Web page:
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How can Spencer be sure someone didn't find the treasure years ago?
And assuming that the maps are indeed authentic, how can Spencer ever hope to match the sketchy topography indicated on the ancient tablets with the Superstition landscape of today?

When that mini-inquisition is over, Spencer flashes a confident smile--he's already taken all that into account, thank you very much. "It's all in the research," he says, thumping his finger on a thick ream of photocopied documents and photographs.

@body:The curator of the Superstition Mountain Historical Society is all too familiar with the legends that have sprung up around the artifacts since they were discovered some four decades ago in the Florence Junction area.

"I've made a lot of people unhappy, but I just can't get very excited about these stone tablets." So says curator Tom Kollenborn, who is frequently quizzed about the alleged maps by would-be treasure seekers, nearly all of whom believe they have finally cracked the code that has eluded everyone before them.

Chuckling wanly, Kollenborn reports that over the years, he's heard practically every stone-tablet theory imaginable--not to mention a few that border on the unimaginable.

"Some people believe they show where the treasure is, some say they are really surveying maps, other people say this, others that. Someone's always coming up with a 'new' angle.

"I can't prove it, of course, but I've always thought they were some sort of hoax," insists Kollenborn. Although he concedes the tablets are "undoubtedly old" (or at least appear to be), the curator claims he has extreme doubts that the tablets are actually of Spanish origin. Instead, he theorizes that the tablets may actually have been manufactured as "evidence" in hopes of swaying a judge in a long-ago land-rights lawsuit.

In any event, Kollenborn suggests that from a purely practical standpoint, the mysterious "maps" (if that's indeed what they are) are almost certainly a hoax.

"Those rocks are big--they probably weigh 90 pounds apiece," says Kollenborn. "Why would anyone put a map on stone unless it was for some sort of permanent display? Can you imagine anyone packing these things around? It simply doesn't make sense."
@body:So much has been published about Superstition Mountains treasure that Kollenborn has compiled a computerized listing of literature, cataloguing (at last count) 72 different books and some 18,000 newspaper articles dating from 1859.

Randomly scanning an additional list of the hundreds of articles about Superstition treasure that have been published in various magazines over the years, it's easy to see how many an armchair adventurer has been inspired to throw a pickax in the back of the family sedan and head for the hills.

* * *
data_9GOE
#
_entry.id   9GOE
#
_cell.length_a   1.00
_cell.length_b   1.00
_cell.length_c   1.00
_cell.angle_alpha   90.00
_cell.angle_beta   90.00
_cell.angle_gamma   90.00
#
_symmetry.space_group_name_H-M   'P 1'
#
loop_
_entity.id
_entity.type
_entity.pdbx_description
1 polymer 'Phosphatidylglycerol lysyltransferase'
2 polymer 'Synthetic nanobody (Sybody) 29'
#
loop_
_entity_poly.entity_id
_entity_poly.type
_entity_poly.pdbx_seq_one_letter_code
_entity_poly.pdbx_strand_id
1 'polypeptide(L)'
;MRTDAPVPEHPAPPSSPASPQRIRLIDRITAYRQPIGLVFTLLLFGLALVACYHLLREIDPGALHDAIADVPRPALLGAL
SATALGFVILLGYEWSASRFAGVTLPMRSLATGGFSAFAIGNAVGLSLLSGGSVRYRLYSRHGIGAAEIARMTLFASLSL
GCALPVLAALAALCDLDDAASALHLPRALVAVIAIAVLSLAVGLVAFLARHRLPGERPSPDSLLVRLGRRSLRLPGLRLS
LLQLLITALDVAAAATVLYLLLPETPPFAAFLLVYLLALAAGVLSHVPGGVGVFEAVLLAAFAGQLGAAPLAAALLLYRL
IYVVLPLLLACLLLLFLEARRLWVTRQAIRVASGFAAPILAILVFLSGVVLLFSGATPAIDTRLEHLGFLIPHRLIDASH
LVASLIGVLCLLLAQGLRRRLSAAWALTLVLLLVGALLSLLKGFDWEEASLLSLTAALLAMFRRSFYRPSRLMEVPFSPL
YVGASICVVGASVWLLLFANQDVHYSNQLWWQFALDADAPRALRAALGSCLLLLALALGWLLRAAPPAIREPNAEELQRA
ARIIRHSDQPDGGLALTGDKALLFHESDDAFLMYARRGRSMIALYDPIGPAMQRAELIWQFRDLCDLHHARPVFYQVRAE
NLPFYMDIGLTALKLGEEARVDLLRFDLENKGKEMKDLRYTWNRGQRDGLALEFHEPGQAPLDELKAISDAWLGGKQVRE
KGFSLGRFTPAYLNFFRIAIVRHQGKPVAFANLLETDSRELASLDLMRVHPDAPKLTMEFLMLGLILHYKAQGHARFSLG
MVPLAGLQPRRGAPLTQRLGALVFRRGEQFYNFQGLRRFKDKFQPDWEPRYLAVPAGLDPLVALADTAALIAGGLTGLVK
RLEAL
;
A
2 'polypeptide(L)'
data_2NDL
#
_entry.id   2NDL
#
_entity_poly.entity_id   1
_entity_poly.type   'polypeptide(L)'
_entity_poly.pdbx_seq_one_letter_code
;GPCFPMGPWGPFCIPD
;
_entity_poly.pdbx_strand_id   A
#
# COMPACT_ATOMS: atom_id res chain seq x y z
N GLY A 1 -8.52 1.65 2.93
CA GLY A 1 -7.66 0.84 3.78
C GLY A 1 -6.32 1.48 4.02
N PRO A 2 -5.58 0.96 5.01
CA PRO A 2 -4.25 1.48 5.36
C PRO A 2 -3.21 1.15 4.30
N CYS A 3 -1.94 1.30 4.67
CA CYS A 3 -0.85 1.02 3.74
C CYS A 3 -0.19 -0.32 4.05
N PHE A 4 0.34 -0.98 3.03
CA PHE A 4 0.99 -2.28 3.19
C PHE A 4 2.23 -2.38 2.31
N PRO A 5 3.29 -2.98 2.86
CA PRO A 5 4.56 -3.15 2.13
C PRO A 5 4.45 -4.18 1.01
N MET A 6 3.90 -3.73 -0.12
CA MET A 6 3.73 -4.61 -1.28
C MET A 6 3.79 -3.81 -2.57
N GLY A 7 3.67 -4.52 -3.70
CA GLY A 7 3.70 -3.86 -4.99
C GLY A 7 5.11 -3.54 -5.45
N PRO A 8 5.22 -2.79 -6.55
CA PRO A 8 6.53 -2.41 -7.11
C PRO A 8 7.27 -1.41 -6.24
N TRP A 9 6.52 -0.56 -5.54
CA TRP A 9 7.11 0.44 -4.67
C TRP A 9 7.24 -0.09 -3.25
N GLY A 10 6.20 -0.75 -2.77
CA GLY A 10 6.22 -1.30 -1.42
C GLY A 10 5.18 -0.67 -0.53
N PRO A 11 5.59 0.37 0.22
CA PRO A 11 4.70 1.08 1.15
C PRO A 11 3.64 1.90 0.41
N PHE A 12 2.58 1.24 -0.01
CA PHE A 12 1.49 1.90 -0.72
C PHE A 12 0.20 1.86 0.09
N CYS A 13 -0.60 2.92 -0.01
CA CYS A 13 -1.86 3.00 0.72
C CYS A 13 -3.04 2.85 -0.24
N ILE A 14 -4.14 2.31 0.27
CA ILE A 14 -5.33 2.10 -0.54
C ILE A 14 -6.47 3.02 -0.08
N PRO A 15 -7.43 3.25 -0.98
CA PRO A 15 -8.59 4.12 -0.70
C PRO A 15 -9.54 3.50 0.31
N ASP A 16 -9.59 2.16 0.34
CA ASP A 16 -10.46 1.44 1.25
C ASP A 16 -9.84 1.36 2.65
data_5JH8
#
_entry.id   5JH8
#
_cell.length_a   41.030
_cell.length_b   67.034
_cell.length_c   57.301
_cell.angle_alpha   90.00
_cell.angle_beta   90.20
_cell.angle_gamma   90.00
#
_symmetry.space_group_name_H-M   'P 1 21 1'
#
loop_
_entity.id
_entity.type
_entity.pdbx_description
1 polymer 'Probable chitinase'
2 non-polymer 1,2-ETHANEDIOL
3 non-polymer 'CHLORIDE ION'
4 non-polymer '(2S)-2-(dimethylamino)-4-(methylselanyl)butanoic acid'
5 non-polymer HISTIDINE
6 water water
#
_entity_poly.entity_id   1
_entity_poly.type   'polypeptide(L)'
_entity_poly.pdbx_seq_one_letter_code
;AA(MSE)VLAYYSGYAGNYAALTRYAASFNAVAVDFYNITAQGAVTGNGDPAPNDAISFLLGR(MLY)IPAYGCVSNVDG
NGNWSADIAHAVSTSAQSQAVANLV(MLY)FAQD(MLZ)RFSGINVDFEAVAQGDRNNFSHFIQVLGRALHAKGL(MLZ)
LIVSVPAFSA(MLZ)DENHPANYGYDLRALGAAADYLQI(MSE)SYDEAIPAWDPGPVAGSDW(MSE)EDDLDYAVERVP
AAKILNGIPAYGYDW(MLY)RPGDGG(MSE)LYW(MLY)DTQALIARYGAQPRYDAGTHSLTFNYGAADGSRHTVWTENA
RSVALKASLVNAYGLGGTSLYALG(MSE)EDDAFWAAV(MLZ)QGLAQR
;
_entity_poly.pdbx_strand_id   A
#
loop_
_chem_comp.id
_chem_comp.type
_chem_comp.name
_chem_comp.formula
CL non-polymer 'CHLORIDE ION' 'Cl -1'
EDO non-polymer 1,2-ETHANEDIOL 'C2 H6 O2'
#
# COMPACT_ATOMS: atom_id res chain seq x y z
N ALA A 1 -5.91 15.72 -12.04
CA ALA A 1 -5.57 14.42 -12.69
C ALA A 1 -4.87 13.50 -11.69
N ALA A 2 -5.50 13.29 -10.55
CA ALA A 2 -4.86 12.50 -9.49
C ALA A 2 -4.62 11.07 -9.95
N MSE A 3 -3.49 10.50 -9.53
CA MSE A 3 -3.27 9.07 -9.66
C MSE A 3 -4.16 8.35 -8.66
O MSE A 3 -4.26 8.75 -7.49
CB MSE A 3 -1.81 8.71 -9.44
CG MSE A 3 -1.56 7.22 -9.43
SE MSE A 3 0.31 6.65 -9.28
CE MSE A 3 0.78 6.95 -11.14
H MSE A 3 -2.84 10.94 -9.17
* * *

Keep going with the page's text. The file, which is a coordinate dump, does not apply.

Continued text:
Never mind that many of the articles (like the ominously titled "Stay Away From Up There!", a piece that appeared in a 1938 issue of Family Circle) warned of the horrors of the sinister Superstitions. For every cautionary tale of the perils of the mountains, gold-digging wanna-bes could find five articles ballyhooing "The Richest Mine in the World" or, even more promising, "Treasure Enough for Everyone." Besides, no pain, no gain. Rattlesnake fangs be damned! Come and get it!

That gilt-edged clarion call was never louder than when Life magazine trumpeted the stone tablets in an article that it ran in June 1964, perhaps the first (and best-known) article about the artifacts to be printed in a mainstream publication.

While long on photos of the sandstone curiosities, the article was suspiciously short on facts regarding the tablets' origins. Oddly, the question of the tablets' authenticity was never even broached.

Instead, the article focused on the melodramatic trials and tribulations of one "Travis Marlowe," a 58-year-old Apache Junction prospector who was so busy staring down bobcats, sidestepping sidewinders and dodging bullets that he scarcely had time to decipher the tablets that were to be his claim to fame. The article read more like a slick piece of Western pulp fiction--hardly the kind of coverage you'd expect to find in a national news magazine with Life's fact-finding resources. Despite a dearth of any verifiable information about the tablets, the nearly-30-year-old magazine story continues to be one of the best-known pieces of literature on the subject.

Not to Superstition historian Robert Sikorsky, author of two books (Fools' Gold and Quest for the Dutchman's Gold) that delve into legends and lore regarding lost mines and treasure in the area.

"The reason Life glossed over the facts was that there was nothing substantive there in the first place," contends Sikorsky, a syndicated automotive columnist who lives in Tucson. "You see, that's the bread and butter of most 'lost treasure' tales: You can't go and verify anything." As a result, he contends that treasure hunters can easily delude themselves into believing anything is possible.

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Dewey Webb